The specific heat capacity is the amount of thermal energy (Q) needed to raise a mass (kg) by a temperature ΔT by the formula:$$Q = mcΔT$$
Specific heat is a measure of how much thermal energy is needed to raise a mass's temperature. Each material has its own characteristics, so has a unique specific heat capacity.
The symbol for specific heat is 'c', and has the unit J kg-1 K-1
The amount of thermal energy required to raise the temperature of a mass m and specific heat capcity c, by a temperature ΔT is:
Q = mcΔT
this formula does assume that c will not change with temperature.
If the thermal energy causes the substance to change state, c may change as a result. e.g. The specific heats of:
Latent heat is often used in the calculation of the thermal energy required to cause a change of state: latent heat of fusion (melting) and latent heat of vaporization (boiling).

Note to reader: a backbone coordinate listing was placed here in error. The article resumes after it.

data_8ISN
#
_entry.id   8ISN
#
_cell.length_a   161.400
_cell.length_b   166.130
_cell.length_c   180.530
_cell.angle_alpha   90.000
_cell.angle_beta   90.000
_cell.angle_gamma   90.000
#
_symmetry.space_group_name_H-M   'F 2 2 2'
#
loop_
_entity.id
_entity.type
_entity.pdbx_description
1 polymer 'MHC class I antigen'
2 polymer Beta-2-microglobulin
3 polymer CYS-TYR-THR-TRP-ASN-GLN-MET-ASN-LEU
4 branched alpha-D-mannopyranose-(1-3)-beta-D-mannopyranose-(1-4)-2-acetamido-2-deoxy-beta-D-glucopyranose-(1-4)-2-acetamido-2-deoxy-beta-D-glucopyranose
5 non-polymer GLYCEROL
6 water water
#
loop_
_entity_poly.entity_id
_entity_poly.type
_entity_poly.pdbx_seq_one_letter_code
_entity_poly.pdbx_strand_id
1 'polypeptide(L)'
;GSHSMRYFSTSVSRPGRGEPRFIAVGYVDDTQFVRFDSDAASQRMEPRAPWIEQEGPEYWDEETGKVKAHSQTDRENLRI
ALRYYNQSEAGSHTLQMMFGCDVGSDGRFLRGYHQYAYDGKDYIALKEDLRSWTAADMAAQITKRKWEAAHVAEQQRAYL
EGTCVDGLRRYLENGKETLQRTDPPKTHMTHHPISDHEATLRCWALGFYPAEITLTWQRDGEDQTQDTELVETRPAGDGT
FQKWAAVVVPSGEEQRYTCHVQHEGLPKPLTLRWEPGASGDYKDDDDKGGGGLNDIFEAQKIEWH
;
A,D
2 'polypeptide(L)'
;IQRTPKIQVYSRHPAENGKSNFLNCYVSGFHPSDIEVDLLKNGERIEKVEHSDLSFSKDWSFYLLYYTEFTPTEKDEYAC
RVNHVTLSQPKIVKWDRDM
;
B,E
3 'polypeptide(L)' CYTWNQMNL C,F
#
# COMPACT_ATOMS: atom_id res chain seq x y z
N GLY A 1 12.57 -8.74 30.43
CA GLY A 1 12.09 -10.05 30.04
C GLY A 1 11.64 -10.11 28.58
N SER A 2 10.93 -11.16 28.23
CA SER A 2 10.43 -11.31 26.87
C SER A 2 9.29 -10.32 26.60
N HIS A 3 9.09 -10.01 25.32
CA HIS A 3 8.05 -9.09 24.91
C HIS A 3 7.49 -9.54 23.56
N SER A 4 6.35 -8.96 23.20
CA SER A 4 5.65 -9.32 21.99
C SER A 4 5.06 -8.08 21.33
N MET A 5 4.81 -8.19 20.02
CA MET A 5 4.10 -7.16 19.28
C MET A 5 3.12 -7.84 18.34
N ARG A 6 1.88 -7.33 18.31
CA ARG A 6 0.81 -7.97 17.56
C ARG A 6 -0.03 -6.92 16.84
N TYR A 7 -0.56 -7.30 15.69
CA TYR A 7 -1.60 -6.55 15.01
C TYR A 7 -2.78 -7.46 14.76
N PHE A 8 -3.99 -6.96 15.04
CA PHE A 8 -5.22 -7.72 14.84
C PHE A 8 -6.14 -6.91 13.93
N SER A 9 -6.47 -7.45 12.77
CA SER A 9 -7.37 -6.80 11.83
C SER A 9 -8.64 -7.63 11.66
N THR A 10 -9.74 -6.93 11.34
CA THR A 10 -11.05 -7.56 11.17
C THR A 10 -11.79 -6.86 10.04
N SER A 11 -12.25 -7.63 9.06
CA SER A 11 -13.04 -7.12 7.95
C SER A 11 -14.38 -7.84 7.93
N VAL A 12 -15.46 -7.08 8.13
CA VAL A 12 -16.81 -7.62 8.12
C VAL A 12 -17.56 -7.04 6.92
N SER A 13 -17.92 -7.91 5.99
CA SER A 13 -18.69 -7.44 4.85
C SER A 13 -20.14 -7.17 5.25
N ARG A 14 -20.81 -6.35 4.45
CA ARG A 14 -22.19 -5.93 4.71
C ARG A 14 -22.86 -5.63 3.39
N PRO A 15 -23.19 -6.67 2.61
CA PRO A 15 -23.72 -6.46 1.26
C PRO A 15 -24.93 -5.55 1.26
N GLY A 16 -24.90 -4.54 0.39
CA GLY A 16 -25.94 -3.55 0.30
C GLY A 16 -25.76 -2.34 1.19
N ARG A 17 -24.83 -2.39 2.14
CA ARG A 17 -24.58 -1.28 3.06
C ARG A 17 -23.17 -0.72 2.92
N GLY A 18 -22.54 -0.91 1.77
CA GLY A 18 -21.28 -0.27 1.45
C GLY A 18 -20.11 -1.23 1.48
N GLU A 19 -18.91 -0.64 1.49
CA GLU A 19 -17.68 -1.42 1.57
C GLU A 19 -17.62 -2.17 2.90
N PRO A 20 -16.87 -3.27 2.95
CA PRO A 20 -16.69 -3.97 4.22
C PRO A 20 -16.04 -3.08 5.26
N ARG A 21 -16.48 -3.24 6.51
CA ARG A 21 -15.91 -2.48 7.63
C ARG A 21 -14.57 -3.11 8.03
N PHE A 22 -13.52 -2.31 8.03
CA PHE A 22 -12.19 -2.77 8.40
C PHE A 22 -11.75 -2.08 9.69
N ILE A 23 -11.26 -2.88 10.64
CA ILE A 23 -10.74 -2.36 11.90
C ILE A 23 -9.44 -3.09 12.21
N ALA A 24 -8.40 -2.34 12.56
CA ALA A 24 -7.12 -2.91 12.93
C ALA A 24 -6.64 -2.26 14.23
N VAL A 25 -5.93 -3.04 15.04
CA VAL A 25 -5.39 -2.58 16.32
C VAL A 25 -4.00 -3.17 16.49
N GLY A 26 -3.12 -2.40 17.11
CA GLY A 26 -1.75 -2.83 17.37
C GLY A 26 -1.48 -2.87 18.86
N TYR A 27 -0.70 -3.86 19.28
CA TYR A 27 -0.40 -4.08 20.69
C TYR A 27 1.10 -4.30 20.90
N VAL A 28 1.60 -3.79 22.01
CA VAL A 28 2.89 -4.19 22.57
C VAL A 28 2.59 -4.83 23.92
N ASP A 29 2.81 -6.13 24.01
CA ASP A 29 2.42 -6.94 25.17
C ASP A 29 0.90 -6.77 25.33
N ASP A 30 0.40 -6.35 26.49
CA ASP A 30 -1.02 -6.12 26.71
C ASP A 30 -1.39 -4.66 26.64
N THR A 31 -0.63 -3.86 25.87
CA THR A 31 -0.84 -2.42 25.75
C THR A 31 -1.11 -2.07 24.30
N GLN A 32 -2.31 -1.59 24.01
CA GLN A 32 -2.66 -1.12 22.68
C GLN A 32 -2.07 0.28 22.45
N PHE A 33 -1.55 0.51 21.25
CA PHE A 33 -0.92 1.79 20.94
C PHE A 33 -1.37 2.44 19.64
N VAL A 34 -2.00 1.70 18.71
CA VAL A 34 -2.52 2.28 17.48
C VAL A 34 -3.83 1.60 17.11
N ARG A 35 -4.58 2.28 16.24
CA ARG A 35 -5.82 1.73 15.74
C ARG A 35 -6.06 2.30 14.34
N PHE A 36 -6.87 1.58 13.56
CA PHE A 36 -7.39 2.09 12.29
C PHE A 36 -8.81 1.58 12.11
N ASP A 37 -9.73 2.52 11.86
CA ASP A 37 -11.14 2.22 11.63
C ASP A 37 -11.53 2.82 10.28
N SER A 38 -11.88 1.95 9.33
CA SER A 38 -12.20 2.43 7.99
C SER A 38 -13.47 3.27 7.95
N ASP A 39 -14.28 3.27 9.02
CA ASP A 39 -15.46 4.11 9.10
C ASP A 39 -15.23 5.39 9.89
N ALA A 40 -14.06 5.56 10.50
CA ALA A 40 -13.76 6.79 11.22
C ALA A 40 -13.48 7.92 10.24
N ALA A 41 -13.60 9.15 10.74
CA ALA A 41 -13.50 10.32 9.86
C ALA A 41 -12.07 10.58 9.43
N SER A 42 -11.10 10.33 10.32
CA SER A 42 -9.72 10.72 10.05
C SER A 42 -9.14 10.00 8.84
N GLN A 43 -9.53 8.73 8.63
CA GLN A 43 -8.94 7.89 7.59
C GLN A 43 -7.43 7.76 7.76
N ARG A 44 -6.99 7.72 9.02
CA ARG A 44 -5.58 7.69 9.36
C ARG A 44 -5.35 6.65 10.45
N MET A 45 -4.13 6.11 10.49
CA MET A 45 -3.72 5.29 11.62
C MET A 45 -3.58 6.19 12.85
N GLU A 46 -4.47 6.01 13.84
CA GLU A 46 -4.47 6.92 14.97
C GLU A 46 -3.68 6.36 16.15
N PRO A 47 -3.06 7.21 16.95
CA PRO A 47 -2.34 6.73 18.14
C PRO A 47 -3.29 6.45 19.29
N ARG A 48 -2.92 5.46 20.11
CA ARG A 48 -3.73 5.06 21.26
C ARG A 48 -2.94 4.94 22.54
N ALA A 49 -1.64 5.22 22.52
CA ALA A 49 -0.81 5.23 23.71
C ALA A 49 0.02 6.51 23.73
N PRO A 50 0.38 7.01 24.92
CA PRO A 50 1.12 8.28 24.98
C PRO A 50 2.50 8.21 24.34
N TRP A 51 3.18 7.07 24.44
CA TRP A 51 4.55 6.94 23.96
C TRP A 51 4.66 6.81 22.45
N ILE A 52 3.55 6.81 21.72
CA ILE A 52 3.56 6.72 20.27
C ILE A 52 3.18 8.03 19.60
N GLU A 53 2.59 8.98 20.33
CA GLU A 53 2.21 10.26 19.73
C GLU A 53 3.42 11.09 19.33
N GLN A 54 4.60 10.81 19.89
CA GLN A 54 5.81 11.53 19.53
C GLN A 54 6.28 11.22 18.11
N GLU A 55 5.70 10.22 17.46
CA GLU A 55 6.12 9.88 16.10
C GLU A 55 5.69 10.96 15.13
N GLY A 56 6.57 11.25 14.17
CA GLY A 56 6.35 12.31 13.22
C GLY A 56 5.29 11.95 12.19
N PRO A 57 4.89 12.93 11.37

The symbol of latent heat is L.
L = Q/m
The latent heat of fusion of copper is: Lf = 200 kJ kg-1
Question: how much energy would it take to melt 100g of ice which is currently at -10 °C?
Solution: ΔT = 10 K. This will bring the ice block to zero degrees celcius.
Q = mcΔT = (100g) . (4.186 J/g-K) . 10 K = 4186 J
Question: how much power is required to melt one tonne of copper?
Solution: The latent heat of fusion of copper is Lf = 200 kJ kg-1
Q = Lf.m = 200 kJ kg-1 . 1000 kg = 2.0 x 105 kJ = 200 MJ.
The power required is 200 MW-s, or 55 kWh.
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